Wishing you a merry winter solstice and related celebrations in your local culture!
Today we Finns also celebrate our 104th year of independence. While I'm not the one to spread nationalist chants, I'm fortunate to live in a country that has enabled me to grow professionally in a multi-cultural environment.
Next Friday, I will be attending the DevTernity 2021 online conference and sharing some of the nuggets of wisdom from the talks in Mastodon (and Twitter through automation). Later on, there will be a follow-up regarding what I learned in my blog.
Meanwhile, a couple of posts I found to tickle my mind during the last weeks.
Gentle Introduction to Design Patterns
I have bookmarked this link for situations when I need a refresher on what patterns are available to solve the current problem at hand. A word of warning, though. Only use these patterns when solving a problem, not because someone told you to use them.
Choose Discussions over Interviews
Whenever interviewing a candidate, I prefer a discussion instead. No pre-written lists of questions nor silly whiteboard puzzles. Only a casual and friendly conversation about clean code, architecture, engineering practices and leadership techniques, among other fundamental topics. So far, the feedback has been overwhelmingly positive, and I've heard the candidates have enjoyed these discussions.
Test First, Not Later
There is an almost infinite number of reasons why in both short and long-term scenarios, it's wiser to write tests before the production code. My favourite picks are below.
- We cannot write untestable code
- We are recording our thoughts as code
- We design the interface from the viewpoint of calling code
- We have to know the answer
- We uncover different scenarios better
- We find it easier to write tests first
- We guarantee behavioural coverage
Five Signs It's Time to Quit Your Job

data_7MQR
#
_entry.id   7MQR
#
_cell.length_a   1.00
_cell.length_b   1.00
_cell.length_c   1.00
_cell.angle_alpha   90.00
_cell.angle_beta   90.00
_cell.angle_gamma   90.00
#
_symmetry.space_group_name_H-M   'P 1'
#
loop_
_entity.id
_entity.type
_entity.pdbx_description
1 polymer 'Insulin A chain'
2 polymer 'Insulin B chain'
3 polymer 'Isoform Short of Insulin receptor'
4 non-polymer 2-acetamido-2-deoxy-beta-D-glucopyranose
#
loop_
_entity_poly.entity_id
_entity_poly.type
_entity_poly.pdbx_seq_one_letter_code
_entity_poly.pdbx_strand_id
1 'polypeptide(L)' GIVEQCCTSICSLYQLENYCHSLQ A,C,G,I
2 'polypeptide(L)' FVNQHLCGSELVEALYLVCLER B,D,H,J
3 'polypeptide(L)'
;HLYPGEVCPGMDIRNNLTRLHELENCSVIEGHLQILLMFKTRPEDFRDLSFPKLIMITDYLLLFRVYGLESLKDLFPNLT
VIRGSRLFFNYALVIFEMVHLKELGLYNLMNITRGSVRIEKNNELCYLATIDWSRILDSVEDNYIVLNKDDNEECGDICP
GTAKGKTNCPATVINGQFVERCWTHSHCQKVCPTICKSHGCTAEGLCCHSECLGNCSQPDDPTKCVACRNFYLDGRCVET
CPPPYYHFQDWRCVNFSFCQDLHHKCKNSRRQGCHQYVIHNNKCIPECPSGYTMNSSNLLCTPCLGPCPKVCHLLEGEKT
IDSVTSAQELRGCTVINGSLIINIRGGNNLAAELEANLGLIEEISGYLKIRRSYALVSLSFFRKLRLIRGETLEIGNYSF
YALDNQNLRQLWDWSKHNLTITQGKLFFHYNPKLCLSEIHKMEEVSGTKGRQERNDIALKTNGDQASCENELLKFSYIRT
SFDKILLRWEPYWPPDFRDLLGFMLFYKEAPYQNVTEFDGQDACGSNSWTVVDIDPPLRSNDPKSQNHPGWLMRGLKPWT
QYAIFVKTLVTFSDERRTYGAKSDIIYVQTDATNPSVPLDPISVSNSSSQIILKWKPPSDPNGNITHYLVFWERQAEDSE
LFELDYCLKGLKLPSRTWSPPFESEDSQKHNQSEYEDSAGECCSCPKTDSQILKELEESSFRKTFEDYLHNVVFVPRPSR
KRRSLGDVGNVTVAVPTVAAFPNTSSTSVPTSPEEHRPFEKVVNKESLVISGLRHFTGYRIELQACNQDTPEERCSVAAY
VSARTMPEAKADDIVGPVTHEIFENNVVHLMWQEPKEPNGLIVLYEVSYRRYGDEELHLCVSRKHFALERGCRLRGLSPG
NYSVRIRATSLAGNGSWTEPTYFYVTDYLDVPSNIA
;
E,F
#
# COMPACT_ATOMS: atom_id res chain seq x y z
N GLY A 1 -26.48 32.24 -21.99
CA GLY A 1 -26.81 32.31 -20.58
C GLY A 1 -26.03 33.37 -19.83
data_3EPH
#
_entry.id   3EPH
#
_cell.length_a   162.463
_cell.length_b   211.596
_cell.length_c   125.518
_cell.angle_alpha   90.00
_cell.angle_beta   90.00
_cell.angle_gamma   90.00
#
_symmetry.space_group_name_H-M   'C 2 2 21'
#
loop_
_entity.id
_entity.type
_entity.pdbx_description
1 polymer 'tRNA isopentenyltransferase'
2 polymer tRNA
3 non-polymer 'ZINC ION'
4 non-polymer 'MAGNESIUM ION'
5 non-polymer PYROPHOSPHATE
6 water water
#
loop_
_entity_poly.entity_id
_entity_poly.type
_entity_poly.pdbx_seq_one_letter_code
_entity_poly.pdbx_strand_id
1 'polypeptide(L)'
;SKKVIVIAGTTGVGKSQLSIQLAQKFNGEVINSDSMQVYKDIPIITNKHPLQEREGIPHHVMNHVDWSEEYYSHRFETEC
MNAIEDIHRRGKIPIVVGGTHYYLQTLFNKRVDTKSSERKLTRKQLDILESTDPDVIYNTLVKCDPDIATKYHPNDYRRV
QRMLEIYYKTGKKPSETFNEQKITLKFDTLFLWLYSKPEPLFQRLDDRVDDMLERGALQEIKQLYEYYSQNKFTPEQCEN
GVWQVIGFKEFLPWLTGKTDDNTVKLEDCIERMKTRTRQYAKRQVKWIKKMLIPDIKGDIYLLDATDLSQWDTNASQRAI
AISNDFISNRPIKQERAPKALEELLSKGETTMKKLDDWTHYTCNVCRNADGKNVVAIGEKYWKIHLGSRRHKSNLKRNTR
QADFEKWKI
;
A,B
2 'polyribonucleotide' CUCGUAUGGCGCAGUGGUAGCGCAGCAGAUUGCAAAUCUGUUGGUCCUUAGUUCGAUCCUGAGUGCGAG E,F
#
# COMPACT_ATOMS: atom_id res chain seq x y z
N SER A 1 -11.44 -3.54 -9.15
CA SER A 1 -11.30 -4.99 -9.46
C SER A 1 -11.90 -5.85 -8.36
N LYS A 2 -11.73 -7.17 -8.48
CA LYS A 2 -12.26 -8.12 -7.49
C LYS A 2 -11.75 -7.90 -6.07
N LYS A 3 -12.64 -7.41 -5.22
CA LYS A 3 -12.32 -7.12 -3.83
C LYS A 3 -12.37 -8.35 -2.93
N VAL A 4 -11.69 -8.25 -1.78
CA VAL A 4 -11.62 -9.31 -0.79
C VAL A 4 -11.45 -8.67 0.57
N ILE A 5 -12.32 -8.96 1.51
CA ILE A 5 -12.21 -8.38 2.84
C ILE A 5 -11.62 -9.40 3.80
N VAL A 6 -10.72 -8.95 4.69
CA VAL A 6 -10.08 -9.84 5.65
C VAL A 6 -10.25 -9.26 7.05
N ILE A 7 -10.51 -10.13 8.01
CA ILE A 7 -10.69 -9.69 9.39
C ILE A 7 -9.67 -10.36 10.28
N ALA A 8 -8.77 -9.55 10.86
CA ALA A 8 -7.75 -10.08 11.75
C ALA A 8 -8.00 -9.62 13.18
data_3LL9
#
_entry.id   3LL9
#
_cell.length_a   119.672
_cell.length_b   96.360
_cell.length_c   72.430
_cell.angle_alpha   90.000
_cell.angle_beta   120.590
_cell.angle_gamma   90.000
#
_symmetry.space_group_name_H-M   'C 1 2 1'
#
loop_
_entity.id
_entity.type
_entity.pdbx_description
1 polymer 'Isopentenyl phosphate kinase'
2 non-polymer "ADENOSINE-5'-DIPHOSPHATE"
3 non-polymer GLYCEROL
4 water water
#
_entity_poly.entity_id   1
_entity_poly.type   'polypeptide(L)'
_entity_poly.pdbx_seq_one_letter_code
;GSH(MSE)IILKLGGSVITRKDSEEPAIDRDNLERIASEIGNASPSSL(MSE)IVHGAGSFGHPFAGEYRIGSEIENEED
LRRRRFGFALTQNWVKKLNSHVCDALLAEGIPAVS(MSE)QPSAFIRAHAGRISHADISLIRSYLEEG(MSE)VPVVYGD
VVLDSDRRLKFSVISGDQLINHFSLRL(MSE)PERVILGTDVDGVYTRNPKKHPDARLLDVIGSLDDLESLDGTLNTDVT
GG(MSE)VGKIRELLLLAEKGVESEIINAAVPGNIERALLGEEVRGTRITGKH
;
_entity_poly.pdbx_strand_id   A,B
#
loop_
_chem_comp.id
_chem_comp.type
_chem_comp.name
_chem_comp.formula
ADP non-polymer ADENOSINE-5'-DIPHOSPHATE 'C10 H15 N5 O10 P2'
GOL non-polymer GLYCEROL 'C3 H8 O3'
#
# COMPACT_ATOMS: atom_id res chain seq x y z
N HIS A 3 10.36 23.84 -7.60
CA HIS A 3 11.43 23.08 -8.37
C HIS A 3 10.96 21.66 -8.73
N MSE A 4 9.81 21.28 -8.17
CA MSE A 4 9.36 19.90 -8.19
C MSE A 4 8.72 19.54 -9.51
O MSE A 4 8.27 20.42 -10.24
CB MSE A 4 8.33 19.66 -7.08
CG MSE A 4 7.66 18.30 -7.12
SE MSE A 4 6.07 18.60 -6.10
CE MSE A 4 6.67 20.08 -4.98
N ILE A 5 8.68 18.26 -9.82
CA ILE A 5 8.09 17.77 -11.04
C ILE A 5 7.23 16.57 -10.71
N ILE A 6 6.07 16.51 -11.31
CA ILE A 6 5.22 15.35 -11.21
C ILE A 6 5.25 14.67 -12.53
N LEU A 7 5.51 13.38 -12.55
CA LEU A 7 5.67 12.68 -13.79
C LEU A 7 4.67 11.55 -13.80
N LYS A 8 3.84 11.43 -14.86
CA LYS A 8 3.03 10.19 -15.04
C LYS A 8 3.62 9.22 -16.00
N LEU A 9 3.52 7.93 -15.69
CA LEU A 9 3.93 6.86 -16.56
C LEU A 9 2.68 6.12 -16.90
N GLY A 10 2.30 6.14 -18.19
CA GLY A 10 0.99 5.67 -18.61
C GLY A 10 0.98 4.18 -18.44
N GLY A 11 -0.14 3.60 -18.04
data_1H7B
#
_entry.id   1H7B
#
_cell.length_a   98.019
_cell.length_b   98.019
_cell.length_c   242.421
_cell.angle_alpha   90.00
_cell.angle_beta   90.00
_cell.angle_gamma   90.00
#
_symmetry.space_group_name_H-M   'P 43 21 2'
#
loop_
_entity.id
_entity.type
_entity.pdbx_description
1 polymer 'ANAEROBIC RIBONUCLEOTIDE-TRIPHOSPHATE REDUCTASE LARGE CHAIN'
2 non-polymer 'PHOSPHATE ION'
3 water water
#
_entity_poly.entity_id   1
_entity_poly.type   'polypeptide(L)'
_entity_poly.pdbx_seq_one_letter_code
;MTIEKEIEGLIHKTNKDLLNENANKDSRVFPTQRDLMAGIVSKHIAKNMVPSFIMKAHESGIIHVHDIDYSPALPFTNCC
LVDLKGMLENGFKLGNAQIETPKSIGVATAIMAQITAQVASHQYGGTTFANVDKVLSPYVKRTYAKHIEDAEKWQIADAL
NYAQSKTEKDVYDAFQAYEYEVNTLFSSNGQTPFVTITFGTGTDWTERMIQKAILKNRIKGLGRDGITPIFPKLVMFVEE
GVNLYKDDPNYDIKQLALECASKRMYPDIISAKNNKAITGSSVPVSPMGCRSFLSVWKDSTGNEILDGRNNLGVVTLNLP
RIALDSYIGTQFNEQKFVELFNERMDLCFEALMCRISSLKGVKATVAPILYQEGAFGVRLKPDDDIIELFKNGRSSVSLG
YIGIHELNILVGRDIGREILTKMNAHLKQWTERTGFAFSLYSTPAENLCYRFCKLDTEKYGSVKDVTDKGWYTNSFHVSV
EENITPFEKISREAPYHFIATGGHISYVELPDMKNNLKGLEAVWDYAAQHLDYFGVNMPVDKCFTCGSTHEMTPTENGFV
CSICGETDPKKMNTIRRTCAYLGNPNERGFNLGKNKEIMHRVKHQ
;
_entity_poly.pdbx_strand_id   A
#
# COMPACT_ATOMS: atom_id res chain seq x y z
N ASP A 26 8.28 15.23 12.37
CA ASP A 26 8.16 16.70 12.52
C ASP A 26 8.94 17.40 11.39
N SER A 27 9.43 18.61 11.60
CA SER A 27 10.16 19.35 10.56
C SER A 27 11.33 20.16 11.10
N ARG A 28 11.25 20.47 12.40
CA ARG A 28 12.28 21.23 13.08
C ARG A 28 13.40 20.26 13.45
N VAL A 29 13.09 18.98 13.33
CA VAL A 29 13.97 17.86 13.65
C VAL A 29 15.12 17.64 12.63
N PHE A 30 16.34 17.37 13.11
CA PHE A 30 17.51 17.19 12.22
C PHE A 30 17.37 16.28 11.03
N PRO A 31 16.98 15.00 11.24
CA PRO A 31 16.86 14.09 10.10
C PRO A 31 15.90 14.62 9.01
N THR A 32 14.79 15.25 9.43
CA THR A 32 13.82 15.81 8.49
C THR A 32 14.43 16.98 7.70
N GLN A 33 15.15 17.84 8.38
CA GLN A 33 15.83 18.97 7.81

It's easy to linger on in places that damage you. Instead, we should periodically conduct a reality check about where we are now and whether any actions help us forward. Be aware and mindful of the following scenarios.
- You're not learning new skills...
- ...instead, you're developing coping mechanisms
- You don't want to hire new people
- Your confidence has grown weaker
- Your physical health has begun to deteriorate
If you can check one or more of the above, I recommend you to have a constructive discussion with your manager. If you match even more, start searching for a new job immediately.
How to Observe Dysfunctions in Your Team
However, quitting your job need not be the ultimate solution. Sometimes you can change your team from the inside. Dysfunctional teams can emerge from many root causes, but a few common ones are here. Holla, if you've felt these before.
- Absence of Trust
- Fear of Conflict
- Lack of Commitment
- Avoidance of Accountability
- Inattention to Results
Business Benefits from Adopting Continuous Delivery
In the last edition, I linked to the manifesto of Minimum Continuous Delivery. However, this thought piece from Thoughtworks goes more profound and very fruitful. Recommended reading for all craftspeople.
Well-executed continuous delivery enables innovation, experimentation, higher efficiency, happier customers and developers.
Can your organization afford to not have these?